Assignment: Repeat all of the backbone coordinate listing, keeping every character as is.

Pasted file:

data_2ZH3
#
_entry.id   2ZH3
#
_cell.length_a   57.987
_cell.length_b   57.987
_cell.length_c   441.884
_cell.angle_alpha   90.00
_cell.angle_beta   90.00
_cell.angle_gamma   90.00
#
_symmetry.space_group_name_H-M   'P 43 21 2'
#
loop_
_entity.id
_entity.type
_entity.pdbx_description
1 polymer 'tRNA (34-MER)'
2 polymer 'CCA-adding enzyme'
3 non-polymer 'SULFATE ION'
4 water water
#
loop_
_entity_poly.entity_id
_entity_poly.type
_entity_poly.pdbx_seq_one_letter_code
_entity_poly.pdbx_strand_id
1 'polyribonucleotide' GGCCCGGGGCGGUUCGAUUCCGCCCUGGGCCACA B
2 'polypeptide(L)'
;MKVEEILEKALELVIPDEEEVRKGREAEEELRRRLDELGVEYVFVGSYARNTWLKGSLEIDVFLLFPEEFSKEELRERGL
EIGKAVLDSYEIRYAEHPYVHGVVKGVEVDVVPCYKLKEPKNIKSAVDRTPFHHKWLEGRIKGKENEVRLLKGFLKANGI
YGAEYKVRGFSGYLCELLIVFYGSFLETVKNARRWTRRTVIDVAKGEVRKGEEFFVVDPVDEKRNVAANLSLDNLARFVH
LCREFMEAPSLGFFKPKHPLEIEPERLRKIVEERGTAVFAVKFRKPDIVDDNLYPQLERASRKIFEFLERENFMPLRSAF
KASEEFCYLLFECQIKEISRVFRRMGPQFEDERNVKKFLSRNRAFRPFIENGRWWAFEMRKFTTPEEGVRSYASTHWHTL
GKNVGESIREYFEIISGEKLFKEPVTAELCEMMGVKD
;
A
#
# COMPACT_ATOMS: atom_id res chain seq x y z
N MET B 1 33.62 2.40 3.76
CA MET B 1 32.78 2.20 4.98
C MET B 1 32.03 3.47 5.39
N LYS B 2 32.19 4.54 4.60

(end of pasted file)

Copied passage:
data_2ZH3
#
_entry.id   2ZH3
#
_cell.length_a   57.987
_cell.length_b   57.987
_cell.length_c   441.884
_cell.angle_alpha   90.00
_cell.angle_beta   90.00
_cell.angle_gamma   90.00
#
_symmetry.space_group_name_H-M   'P 43 21 2'
#
loop_
_entity.id
_entity.type
_entity.pdbx_description
1 polymer 'tRNA (34-MER)'
2 polymer 'CCA-adding enzyme'
3 non-polymer 'SULFATE ION'
4 water water
#
loop_
_entity_poly.entity_id
_entity_poly.type
_entity_poly.pdbx_seq_one_letter_code
_entity_poly.pdbx_strand_id
1 'polyribonucleotide' GGCCCGGGGCGGUUCGAUUCCGCCCUGGGCCACA B
2 'polypeptide(L)'
;MKVEEILEKALELVIPDEEEVRKGREAEEELRRRLDELGVEYVFVGSYARNTWLKGSLEIDVFLLFPEEFSKEELRERGL
EIGKAVLDSYEIRYAEHPYVHGVVKGVEVDVVPCYKLKEPKNIKSAVDRTPFHHKWLEGRIKGKENEVRLLKGFLKANGI
YGAEYKVRGFSGYLCELLIVFYGSFLETVKNARRWTRRTVIDVAKGEVRKGEEFFVVDPVDEKRNVAANLSLDNLARFVH
LCREFMEAPSLGFFKPKHPLEIEPERLRKIVEERGTAVFAVKFRKPDIVDDNLYPQLERASRKIFEFLERENFMPLRSAF
KASEEFCYLLFECQIKEISRVFRRMGPQFEDERNVKKFLSRNRAFRPFIENGRWWAFEMRKFTTPEEGVRSYASTHWHTL
GKNVGESIREYFEIISGEKLFKEPVTAELCEMMGVKD
;
A
#
# COMPACT_ATOMS: atom_id res chain seq x y z
N MET B 1 33.62 2.40 3.76
CA MET B 1 32.78 2.20 4.98
C MET B 1 32.03 3.47 5.39
N LYS B 2 32.19 4.54 4.60